Indirect hit from hurricane could bring oil into Florida’s estuaries and lagoons

Today, Jeff Masters, a founder of Weather Underground and former hurricane hunter, shared his research regarding the effects of a hurricane on oil-impacted coastline.

“During the Ixtoc spill, prevailing currents circulating clockwise from the blowout carried a 60-mile by 70-mile patch of sheen containing a 300 foot by 500 foot patch of heavy crude 900 miles to the South Texas coast,” writes Masters. “By September 1, all of the south Texas coast had been impacted by oil.”

Hurricane Henri formed in the Gulf of Mexico’s Bay of Campeche on September 17 – 18 and went on to affect the South Texas coast. Masters writes that a glancing blow from Henri, combined with another storm system, “scoured the oiled beaches of over 90% of their oil (Gundlach et al., 1981).”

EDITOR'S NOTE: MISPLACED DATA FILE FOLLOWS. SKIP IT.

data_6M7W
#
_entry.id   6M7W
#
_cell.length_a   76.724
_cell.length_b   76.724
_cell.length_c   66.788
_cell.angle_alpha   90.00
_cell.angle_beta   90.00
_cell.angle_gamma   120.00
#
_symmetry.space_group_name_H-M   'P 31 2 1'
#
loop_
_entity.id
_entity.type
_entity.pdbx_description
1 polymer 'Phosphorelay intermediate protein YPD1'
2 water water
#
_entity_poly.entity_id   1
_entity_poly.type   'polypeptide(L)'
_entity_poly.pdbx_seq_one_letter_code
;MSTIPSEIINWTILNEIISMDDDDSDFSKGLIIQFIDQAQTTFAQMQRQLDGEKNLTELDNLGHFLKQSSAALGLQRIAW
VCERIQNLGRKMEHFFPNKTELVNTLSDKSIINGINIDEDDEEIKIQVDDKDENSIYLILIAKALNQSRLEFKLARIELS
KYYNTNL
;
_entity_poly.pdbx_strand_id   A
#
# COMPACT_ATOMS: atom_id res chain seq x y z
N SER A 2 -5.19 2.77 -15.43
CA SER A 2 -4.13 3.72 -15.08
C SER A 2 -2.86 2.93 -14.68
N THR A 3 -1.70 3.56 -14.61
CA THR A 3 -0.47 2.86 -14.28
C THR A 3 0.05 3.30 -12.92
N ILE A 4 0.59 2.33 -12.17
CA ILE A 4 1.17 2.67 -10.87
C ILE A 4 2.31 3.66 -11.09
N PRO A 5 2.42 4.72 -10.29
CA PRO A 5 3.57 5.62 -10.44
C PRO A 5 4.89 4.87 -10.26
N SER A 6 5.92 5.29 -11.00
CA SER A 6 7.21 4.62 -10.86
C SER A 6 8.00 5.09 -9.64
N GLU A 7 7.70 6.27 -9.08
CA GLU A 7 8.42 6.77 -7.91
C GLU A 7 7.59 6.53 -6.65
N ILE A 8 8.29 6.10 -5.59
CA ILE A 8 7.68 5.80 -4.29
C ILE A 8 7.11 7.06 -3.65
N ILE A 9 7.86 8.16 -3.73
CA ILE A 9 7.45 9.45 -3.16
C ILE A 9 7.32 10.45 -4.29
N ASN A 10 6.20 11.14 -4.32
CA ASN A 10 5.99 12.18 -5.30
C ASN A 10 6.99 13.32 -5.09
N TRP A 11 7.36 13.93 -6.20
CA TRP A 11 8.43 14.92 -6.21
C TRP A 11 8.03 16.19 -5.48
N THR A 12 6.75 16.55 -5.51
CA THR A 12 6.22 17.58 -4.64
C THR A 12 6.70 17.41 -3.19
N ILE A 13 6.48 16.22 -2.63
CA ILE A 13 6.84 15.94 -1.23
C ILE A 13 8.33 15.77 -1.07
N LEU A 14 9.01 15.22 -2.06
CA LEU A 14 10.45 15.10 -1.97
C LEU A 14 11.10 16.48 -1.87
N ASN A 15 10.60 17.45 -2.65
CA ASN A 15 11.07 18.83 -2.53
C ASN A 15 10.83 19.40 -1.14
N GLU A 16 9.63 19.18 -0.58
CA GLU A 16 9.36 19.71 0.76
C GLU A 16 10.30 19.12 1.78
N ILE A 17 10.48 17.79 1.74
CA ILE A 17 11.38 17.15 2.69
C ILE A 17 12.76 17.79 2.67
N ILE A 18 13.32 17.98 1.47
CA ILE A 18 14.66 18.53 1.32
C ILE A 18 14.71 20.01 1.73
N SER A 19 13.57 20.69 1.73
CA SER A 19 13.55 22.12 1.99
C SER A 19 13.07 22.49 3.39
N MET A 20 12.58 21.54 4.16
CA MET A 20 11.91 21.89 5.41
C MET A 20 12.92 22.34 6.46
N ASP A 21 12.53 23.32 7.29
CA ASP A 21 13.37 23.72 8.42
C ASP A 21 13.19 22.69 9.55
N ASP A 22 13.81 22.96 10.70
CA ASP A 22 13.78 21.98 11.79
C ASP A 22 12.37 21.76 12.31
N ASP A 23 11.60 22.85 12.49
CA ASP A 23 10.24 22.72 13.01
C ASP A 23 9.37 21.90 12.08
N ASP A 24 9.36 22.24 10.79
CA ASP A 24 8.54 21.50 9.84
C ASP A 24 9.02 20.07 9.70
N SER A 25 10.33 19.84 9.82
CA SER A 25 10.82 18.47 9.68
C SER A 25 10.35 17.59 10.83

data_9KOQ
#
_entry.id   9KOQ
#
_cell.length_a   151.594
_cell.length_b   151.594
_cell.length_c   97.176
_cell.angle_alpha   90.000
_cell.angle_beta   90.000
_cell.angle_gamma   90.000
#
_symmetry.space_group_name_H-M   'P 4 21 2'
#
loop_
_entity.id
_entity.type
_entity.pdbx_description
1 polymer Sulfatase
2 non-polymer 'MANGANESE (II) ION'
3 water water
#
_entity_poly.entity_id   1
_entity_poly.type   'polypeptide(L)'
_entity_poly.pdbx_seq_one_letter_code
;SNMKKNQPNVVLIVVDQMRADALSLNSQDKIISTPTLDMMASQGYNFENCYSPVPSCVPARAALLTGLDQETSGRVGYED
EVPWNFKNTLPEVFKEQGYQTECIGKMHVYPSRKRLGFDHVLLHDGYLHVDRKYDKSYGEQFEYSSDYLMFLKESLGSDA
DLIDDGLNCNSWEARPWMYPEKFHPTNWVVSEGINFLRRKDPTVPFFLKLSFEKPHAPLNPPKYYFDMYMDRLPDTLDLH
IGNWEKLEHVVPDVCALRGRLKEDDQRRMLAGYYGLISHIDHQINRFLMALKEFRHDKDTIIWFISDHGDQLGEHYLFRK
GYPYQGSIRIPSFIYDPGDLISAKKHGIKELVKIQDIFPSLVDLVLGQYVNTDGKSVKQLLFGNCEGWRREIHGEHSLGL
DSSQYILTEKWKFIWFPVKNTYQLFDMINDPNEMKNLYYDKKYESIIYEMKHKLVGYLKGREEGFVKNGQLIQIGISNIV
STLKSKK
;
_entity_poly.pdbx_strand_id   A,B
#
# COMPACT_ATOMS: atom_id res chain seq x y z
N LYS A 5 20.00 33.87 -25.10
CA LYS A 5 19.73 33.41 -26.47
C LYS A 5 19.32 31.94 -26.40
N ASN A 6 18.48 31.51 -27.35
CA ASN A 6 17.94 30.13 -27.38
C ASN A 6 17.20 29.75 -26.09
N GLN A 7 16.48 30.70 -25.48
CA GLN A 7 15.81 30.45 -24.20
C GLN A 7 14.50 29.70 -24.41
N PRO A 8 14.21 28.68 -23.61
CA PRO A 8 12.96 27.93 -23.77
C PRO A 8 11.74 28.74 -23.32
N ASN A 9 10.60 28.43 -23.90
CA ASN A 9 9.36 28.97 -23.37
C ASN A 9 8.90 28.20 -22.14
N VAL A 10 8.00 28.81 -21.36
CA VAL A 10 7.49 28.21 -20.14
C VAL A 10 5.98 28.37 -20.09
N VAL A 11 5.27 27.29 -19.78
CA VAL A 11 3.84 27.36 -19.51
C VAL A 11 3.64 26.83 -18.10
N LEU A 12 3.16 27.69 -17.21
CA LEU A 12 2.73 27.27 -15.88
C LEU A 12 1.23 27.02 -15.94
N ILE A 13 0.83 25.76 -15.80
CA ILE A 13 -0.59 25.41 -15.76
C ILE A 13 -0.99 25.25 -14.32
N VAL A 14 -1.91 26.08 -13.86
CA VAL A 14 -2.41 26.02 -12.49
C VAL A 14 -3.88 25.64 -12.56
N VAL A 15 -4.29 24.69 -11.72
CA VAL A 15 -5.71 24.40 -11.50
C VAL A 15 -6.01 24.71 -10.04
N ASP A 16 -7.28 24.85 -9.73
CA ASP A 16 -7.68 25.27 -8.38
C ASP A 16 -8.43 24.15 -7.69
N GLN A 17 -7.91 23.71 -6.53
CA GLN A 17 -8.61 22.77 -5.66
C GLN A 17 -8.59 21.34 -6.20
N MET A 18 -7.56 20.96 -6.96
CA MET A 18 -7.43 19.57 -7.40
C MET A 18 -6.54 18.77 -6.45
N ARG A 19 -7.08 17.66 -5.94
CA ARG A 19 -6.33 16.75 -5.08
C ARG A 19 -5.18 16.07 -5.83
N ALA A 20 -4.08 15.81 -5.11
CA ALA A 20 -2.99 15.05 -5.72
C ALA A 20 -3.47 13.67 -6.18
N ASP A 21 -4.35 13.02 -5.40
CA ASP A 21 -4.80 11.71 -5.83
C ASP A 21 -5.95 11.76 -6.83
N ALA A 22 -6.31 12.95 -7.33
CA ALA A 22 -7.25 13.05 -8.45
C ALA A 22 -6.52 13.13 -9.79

He continues, “The oil washed over the barrier islands into the estuaries behind them.”

The oil mats remaining on the beach “were ultimately covered by clean sand” which were “re-exposed and washed into the lagoon behind the barrier islands one year later when Category 3 Hurricane Allen battered the coast.”

Jeff Master’s article:

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